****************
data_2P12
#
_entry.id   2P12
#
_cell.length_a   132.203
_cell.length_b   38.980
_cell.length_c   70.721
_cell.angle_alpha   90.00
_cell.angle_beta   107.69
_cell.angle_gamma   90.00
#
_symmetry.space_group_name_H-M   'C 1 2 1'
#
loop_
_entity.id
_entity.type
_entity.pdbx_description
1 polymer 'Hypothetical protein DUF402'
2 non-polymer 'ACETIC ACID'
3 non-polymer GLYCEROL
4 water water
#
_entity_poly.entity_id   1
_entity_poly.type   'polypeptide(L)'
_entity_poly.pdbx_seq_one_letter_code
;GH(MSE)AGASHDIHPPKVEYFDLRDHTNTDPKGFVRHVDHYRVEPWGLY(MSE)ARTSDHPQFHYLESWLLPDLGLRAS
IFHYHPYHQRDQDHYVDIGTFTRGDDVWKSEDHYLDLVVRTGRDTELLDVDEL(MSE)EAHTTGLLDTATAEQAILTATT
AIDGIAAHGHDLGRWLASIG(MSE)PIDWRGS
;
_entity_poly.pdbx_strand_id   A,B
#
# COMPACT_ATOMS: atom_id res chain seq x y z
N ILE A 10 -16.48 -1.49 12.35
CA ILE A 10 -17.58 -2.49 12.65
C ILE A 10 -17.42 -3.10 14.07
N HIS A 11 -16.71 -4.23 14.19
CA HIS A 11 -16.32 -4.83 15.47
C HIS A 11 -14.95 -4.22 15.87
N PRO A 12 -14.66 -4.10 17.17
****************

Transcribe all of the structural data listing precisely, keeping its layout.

data_2P12
#
_entry.id   2P12
#
_cell.length_a   132.203
_cell.length_b   38.980
_cell.length_c   70.721
_cell.angle_alpha   90.00
_cell.angle_beta   107.69
_cell.angle_gamma   90.00
#
_symmetry.space_group_name_H-M   'C 1 2 1'
#
loop_
_entity.id
_entity.type
_entity.pdbx_description
1 polymer 'Hypothetical protein DUF402'
2 non-polymer 'ACETIC ACID'
3 non-polymer GLYCEROL
4 water water
#
_entity_poly.entity_id   1
_entity_poly.type   'polypeptide(L)'
_entity_poly.pdbx_seq_one_letter_code
;GH(MSE)AGASHDIHPPKVEYFDLRDHTNTDPKGFVRHVDHYRVEPWGLY(MSE)ARTSDHPQFHYLESWLLPDLGLRAS
IFHYHPYHQRDQDHYVDIGTFTRGDDVWKSEDHYLDLVVRTGRDTELLDVDEL(MSE)EAHTTGLLDTATAEQAILTATT
AIDGIAAHGHDLGRWLASIG(MSE)PIDWRGS
;
_entity_poly.pdbx_strand_id   A,B
#
# COMPACT_ATOMS: atom_id res chain seq x y z
N ILE A 10 -16.48 -1.49 12.35
CA ILE A 10 -17.58 -2.49 12.65
C ILE A 10 -17.42 -3.10 14.07
N HIS A 11 -16.71 -4.23 14.19
CA HIS A 11 -16.32 -4.83 15.47
C HIS A 11 -14.95 -4.22 15.87
N PRO A 12 -14.66 -4.10 17.17